The slowdown in developing countries like China, which accounted for 80 percent of IBM’s revenue expansion from 2010 to 2012, is a threat to the company’s growth, according to Bill Shope, an analyst with Goldman Sachs Group Inc. in New York. The stock was up 1.2 percent this year through yesterday, trailing an 11 percent rally in the Technology Select Sector SPDR Fund.
“IBM’s growth markets have a reached a period of stagnation,” Shope wrote in a July 9 note, cutting the stock’s rating to neutral from buy. “The company appears to be going through a challenging period that may limit operational earnings upside and produce more quarterly volatility than investors have been accustomed to.”
A broader technology slump may make it tough for IBM to deliver on its goals, said Ivan Feinseth, chief investment officer at Tigress Financial Partners LLC in New York. Accenture Plc, the world’s largest technology-consulting company after IBM, last month forecast sales that missed analysts’ estimates.
“There are factors way beyond their control that make it very difficult,” Feinseth said. “There’s no really compelling driver to own the stock right now.”
After April’s earnings miss, IBM reassigned Rod Adkins, the head of its hardware division, to a new role, replacing him with Tom Rosamilia, who had been overseeing corporate strategy.
Last month, IBM agreed to buy SoftLayer Technologies Inc., a cloud-computing storage provider that will help the company compete with Amazon.com Inc. The price was about $2 billion, according to a person familiar with the matter.
Acquisitions last year totaled $3.7 billion for 11 companies, including $1.3 billion for Kenexa Corp., a company that uses social networking to help businesses handle human resources and recruiting. IBM announced $5 billion of stock buybacks and boosted its quarterly dividend by 12 percent to 95 cents a share in April.
“They’re well positioned in the long term,” Kim Forrest, a Pittsburgh-based analyst at Fort Pitt Capital Group Inc., which oversees $1.3 billion including IBM shares, said in a July 11 phone interview. “They have concentrated their efforts in high-margin businesses. Their focus on big data is a great strategy for them to get the IT consumer’s attention. And I really do believe they can deliver on these products.”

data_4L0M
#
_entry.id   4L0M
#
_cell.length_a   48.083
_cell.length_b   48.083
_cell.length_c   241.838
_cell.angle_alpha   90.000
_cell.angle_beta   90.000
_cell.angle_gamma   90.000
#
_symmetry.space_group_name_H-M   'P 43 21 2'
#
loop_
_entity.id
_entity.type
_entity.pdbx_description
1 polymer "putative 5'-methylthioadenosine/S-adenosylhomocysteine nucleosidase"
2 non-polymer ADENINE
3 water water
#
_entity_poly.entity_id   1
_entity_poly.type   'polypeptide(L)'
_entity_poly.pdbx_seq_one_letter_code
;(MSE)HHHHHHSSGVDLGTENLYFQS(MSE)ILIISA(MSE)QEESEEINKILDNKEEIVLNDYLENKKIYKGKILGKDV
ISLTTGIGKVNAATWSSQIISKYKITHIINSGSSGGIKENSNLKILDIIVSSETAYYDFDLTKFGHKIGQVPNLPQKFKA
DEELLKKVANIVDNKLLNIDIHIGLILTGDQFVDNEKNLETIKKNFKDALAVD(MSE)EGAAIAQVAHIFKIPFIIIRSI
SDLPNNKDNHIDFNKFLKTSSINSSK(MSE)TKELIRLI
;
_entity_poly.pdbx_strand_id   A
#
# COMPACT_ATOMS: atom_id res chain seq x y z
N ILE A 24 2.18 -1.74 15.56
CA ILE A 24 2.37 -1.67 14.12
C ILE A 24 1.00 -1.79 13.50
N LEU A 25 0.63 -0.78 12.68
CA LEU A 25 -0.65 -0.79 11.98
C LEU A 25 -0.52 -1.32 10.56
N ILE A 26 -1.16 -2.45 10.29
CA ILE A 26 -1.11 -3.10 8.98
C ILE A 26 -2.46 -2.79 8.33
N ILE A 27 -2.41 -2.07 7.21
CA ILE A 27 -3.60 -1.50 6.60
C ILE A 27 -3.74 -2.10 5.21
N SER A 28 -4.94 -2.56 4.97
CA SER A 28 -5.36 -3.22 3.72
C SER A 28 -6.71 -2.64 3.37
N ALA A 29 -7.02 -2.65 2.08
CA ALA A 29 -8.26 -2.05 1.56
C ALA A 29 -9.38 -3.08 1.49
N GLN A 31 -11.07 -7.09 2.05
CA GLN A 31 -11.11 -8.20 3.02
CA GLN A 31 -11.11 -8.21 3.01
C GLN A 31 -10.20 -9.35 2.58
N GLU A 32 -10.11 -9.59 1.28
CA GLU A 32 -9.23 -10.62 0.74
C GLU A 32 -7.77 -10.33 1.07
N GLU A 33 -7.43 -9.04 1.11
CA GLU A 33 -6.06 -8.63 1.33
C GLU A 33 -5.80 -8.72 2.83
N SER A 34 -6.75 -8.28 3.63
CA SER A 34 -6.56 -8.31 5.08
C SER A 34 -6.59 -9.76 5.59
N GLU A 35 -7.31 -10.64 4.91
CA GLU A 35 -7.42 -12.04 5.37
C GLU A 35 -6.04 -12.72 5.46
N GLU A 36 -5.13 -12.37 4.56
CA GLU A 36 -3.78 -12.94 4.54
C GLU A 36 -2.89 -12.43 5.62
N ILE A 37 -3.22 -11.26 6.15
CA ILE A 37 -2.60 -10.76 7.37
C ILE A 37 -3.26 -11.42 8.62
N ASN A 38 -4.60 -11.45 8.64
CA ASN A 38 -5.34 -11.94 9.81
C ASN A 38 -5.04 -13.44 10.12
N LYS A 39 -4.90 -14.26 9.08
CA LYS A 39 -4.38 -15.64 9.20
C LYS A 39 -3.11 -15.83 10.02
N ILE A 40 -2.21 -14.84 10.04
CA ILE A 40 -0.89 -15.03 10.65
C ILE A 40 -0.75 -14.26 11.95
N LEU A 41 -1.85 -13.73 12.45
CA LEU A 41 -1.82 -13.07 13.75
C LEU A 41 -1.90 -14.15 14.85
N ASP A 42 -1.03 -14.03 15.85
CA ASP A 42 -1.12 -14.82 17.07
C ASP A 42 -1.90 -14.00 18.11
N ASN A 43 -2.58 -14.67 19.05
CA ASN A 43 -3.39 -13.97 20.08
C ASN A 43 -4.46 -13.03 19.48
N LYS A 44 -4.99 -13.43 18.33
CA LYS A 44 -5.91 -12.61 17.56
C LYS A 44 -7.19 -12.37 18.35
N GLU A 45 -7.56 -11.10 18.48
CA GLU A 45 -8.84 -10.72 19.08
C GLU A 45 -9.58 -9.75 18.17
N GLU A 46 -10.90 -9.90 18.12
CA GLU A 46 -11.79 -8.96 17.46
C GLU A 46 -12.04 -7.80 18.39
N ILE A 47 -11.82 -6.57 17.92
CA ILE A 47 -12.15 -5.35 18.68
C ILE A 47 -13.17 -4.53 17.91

The stock slump in the past three months has pushed IBM’s valuations close to the lowest level since 2010. The shares traded at 12.5 times reported earnings in the past 12 months, compared with the multiple of 16.1 for technology companies in the Standard & Poor’s 500 Index, according to data compiled by Bloomberg.
The Chicago Board Options Exchange Volatility Index, known as the VIX, fell 2.5 percent to 14.06 at 11:35 a.m. in New York today. Its European counterpart, the VStoxx Index, a measure of Euro Stoxx 50 Index option prices, slid 3.9 percent to 18.49.
Options traders have boosted ownership of bearish contracts. The ratio of outstanding puts relative to calls rose 18 percent from its 2013 low in April to 0.85-to-1 yesterday, data compiled by Bloomberg show.
“The market is trying to come to terms with whether this was a one-time miss or a more serious longer term threat to the business model,” Alec Levine, an equity-derivatives strategist at Newedge Group SA in New York, said in an interview last week. “There is real concern and the options trading reflects that concern.”